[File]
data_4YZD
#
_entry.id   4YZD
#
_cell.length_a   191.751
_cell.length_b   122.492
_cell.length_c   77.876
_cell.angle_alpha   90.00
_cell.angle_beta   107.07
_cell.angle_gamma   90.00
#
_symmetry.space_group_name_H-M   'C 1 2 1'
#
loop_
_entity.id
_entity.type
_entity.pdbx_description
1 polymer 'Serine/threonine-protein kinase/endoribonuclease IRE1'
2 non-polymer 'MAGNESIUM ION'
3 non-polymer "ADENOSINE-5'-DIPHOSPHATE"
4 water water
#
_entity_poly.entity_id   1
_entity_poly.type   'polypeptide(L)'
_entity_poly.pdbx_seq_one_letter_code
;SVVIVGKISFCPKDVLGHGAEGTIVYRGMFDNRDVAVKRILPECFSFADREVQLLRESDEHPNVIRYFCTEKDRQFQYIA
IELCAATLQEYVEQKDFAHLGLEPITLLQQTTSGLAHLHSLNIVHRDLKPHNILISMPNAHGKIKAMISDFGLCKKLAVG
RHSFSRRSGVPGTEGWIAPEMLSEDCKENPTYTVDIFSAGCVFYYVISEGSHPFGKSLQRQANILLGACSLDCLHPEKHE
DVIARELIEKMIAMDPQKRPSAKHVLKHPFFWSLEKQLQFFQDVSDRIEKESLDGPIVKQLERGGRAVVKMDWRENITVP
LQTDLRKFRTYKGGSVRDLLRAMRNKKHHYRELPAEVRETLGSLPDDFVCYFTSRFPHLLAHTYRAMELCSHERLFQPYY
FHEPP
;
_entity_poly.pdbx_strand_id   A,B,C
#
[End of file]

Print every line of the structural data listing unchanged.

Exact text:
data_4YZD
#
_entry.id   4YZD
#
_cell.length_a   191.751
_cell.length_b   122.492
_cell.length_c   77.876
_cell.angle_alpha   90.00
_cell.angle_beta   107.07
_cell.angle_gamma   90.00
#
_symmetry.space_group_name_H-M   'C 1 2 1'
#
loop_
_entity.id
_entity.type
_entity.pdbx_description
1 polymer 'Serine/threonine-protein kinase/endoribonuclease IRE1'
2 non-polymer 'MAGNESIUM ION'
3 non-polymer "ADENOSINE-5'-DIPHOSPHATE"
4 water water
#
_entity_poly.entity_id   1
_entity_poly.type   'polypeptide(L)'
_entity_poly.pdbx_seq_one_letter_code
;SVVIVGKISFCPKDVLGHGAEGTIVYRGMFDNRDVAVKRILPECFSFADREVQLLRESDEHPNVIRYFCTEKDRQFQYIA
IELCAATLQEYVEQKDFAHLGLEPITLLQQTTSGLAHLHSLNIVHRDLKPHNILISMPNAHGKIKAMISDFGLCKKLAVG
RHSFSRRSGVPGTEGWIAPEMLSEDCKENPTYTVDIFSAGCVFYYVISEGSHPFGKSLQRQANILLGACSLDCLHPEKHE
DVIARELIEKMIAMDPQKRPSAKHVLKHPFFWSLEKQLQFFQDVSDRIEKESLDGPIVKQLERGGRAVVKMDWRENITVP
LQTDLRKFRTYKGGSVRDLLRAMRNKKHHYRELPAEVRETLGSLPDDFVCYFTSRFPHLLAHTYRAMELCSHERLFQPYY
FHEPP
;
_entity_poly.pdbx_strand_id   A,B,C
#